the interactive map charts ten relatively common slurs across the continental US, either by general category or individually. Looking at the whole country, you’ll often see a mass of red or what the map’s creators call a “blue smog of hate.” Zooming in, however, patches appear over individual regions or cities; some may be predictable, while others are not. . .
Unlike many other studies, for example, the tweets weren’t collected and analyzed algorithmically — a method that could accidentally collect non-derogatory uses of these terms. Instead, the team first searched through a year’s worth of geotagged tweets for words, then had a group of students at Humboldt State University look at each one. Only tweets they found explicitly negative went on the map: a derogatory use of the word “dyke” would be added, for example, but one reclaiming the term for a gay pride parade would not. In total, the map charts about 150,000 negative, slur-filled tweets.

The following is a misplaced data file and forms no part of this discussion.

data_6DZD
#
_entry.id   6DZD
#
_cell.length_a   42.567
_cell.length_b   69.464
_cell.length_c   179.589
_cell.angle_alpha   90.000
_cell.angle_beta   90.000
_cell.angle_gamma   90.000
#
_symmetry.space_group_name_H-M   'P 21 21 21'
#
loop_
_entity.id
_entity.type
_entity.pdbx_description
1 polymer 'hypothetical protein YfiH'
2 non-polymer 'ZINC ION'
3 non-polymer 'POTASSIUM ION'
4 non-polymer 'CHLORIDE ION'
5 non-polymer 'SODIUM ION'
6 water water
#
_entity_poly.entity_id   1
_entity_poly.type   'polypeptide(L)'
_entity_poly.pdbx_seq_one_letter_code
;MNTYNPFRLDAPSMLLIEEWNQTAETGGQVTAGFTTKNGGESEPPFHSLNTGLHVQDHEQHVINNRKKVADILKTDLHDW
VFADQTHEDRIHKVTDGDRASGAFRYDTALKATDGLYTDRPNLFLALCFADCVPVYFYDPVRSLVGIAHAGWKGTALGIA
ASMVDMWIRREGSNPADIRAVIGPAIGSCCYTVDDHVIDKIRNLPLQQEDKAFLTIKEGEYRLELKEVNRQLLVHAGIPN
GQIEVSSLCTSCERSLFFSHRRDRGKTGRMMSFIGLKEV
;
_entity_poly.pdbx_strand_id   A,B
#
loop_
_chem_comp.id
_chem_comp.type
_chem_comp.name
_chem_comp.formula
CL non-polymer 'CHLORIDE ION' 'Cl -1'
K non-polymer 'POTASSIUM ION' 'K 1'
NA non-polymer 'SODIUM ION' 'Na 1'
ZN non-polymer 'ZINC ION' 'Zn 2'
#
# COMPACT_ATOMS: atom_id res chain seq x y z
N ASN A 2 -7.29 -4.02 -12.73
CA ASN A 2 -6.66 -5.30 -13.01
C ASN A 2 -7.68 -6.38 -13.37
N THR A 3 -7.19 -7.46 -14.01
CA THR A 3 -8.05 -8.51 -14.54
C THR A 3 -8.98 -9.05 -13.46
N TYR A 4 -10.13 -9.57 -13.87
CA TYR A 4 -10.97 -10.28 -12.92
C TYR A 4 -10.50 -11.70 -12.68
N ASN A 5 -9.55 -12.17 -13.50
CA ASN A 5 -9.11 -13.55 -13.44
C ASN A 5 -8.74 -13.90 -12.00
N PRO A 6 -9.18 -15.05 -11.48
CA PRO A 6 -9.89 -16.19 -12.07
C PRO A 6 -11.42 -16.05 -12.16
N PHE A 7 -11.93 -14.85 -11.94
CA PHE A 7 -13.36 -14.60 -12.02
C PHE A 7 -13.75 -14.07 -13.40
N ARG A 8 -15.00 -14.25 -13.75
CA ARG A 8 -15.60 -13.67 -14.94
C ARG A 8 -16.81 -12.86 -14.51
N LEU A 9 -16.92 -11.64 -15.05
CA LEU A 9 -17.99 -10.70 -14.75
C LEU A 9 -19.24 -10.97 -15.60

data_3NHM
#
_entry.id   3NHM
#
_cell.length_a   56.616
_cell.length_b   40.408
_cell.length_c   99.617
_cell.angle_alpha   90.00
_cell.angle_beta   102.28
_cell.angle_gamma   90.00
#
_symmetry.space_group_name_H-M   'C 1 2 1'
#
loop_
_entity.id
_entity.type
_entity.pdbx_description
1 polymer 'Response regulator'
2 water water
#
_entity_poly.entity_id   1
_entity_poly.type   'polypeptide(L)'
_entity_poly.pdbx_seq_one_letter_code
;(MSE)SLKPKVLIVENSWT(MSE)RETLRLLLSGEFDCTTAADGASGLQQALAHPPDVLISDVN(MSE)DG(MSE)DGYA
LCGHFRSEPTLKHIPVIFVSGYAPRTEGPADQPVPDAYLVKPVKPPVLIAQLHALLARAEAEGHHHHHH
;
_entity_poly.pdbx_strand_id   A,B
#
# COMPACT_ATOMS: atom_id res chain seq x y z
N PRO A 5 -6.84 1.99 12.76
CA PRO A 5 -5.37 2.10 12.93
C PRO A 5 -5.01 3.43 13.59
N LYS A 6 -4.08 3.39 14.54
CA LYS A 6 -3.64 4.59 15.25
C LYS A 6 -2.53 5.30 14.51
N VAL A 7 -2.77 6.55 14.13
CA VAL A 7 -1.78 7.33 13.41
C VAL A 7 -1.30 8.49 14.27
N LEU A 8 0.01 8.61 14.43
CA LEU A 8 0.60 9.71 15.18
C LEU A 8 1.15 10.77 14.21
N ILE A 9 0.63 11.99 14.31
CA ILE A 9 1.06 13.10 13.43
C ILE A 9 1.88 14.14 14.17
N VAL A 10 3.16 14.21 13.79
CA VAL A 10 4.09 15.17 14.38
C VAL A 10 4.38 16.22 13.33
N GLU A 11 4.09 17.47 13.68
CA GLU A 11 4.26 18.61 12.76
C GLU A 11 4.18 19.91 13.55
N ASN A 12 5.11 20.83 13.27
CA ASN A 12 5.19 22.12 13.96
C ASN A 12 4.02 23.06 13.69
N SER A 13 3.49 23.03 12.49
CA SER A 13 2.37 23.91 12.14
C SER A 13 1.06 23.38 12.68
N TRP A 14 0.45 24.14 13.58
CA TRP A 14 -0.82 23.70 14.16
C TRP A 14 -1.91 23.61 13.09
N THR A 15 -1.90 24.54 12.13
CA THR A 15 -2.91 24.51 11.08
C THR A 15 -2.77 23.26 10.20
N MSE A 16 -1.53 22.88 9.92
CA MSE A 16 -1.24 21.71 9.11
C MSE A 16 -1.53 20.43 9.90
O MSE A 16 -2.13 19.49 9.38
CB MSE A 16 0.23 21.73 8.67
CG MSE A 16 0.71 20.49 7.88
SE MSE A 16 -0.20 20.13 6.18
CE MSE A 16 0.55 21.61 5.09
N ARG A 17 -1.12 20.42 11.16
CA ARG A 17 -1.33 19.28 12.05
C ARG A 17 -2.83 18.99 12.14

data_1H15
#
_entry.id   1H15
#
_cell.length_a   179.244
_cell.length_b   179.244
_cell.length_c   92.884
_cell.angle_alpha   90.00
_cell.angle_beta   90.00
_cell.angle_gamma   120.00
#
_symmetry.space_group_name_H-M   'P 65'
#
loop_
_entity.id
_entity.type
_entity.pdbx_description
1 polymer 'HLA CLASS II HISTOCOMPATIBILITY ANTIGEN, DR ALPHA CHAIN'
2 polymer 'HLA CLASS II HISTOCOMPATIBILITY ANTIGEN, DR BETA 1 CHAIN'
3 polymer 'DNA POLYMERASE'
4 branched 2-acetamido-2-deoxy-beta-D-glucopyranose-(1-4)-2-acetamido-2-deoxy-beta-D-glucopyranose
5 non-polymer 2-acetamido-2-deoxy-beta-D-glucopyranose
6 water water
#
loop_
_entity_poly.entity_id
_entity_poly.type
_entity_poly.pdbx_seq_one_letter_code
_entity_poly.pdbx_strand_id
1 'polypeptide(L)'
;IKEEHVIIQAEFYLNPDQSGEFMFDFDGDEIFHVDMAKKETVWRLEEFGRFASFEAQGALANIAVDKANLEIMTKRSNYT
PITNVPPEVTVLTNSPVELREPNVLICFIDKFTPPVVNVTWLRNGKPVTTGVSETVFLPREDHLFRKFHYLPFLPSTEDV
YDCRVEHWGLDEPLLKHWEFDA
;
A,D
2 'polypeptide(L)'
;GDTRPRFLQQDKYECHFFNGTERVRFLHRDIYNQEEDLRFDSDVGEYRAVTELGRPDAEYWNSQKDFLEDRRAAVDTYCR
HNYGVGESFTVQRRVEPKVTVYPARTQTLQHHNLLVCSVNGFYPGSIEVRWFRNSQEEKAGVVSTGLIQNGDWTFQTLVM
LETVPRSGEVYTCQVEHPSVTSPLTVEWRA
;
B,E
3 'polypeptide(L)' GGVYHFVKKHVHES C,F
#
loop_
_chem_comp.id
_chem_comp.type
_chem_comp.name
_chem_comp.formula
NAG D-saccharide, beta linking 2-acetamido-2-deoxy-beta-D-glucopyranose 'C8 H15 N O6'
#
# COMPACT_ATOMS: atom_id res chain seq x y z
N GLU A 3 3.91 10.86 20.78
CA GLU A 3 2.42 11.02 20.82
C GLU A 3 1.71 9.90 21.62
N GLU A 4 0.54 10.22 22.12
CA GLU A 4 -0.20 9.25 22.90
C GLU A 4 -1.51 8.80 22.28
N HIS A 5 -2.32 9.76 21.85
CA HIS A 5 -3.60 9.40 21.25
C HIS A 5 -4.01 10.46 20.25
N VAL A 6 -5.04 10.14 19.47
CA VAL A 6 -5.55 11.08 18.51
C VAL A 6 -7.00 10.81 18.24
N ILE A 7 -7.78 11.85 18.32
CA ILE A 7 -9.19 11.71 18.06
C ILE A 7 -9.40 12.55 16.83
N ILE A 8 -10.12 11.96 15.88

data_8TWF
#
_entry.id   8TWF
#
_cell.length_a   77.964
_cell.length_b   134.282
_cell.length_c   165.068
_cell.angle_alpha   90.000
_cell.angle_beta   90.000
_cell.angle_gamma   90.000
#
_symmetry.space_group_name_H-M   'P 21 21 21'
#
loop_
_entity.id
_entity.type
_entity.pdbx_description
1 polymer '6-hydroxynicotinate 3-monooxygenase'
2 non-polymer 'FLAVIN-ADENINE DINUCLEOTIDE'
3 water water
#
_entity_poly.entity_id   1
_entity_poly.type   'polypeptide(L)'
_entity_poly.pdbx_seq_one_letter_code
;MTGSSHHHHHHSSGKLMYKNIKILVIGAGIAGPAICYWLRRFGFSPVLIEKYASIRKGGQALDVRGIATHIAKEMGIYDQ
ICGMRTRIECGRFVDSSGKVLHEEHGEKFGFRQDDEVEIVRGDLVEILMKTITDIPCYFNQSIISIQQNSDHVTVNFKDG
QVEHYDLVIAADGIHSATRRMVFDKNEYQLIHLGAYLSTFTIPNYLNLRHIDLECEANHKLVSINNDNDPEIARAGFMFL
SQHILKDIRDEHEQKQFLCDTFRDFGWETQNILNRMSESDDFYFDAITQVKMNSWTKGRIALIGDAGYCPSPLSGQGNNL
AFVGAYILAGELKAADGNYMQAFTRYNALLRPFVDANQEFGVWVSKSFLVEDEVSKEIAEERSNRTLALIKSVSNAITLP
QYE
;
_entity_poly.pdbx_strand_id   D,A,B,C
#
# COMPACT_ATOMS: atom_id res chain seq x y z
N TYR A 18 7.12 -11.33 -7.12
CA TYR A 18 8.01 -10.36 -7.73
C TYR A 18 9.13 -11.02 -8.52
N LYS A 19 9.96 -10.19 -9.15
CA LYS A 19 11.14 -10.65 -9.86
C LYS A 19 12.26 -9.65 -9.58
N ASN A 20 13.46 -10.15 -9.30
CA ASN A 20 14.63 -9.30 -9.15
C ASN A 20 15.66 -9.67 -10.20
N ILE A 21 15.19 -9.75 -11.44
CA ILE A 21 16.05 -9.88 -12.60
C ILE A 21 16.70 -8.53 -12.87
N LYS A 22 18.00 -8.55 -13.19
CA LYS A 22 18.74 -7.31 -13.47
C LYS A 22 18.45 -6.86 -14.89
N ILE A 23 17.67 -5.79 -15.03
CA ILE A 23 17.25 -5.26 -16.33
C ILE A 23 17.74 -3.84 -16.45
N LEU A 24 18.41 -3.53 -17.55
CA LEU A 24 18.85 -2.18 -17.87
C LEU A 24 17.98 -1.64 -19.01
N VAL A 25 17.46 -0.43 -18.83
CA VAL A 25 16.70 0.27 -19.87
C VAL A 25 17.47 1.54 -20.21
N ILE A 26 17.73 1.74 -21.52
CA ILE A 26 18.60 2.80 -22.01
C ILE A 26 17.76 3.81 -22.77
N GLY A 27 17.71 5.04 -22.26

Since the map looks at only geotagged tweets, it’s not a pure representation of Twitter, but this is standard practice for such mapping. Hateful tweets are weighted by the total number of tweets in an area, so you’ll see the proportional number of slurs, not just areas with the largest number of Twitter users.
The information is incredibly interesting (and eye-opening!), the map is user-friendly, and there’s loads of information available about the study’s methodology. Go check it out!